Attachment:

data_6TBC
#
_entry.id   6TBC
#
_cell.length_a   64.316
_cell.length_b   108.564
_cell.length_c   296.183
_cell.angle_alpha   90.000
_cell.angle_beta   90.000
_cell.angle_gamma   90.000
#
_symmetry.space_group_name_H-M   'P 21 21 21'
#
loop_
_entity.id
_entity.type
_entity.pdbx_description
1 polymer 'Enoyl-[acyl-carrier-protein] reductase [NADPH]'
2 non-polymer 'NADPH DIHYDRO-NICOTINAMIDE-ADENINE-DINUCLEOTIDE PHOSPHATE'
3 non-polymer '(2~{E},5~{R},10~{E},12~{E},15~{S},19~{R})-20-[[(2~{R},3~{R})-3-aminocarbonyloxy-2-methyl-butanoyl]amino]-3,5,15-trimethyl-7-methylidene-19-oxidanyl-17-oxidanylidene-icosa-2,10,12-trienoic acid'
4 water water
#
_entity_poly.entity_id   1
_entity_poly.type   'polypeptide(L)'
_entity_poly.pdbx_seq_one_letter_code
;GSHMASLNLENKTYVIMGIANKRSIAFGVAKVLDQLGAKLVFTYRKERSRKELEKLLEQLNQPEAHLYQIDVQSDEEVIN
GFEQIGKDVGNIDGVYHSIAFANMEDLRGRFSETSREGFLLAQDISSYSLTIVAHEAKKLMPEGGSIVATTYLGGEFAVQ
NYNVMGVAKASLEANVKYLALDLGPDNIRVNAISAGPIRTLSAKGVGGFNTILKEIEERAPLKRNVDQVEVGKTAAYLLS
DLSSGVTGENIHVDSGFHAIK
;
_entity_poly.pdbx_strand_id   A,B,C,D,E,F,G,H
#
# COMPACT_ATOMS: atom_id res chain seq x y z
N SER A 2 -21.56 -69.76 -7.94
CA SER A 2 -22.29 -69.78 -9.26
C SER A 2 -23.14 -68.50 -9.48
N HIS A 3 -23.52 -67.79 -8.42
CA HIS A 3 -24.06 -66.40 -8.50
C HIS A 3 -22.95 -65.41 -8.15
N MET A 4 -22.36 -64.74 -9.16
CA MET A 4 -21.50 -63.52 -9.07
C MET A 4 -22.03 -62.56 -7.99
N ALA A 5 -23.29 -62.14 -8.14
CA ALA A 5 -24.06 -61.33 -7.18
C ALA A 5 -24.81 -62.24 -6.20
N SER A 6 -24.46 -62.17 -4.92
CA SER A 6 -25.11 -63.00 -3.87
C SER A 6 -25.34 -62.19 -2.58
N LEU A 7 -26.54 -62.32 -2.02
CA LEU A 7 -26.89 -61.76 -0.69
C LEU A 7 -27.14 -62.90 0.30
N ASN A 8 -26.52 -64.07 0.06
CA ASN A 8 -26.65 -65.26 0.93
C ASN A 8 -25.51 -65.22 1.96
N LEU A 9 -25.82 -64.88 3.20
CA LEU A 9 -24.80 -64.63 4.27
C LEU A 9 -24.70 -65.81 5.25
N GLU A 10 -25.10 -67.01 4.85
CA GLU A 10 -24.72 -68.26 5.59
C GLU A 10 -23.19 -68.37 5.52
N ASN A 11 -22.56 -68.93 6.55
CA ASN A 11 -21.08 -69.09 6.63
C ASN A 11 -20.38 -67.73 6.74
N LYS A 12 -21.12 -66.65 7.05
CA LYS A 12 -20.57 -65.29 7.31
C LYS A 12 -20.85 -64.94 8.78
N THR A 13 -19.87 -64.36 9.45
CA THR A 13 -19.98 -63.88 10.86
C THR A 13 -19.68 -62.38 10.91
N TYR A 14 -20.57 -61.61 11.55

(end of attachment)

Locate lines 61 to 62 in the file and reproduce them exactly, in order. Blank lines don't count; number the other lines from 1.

N ASN A 11 -22.56 -68.93 6.55
CA ASN A 11 -21.08 -69.09 6.63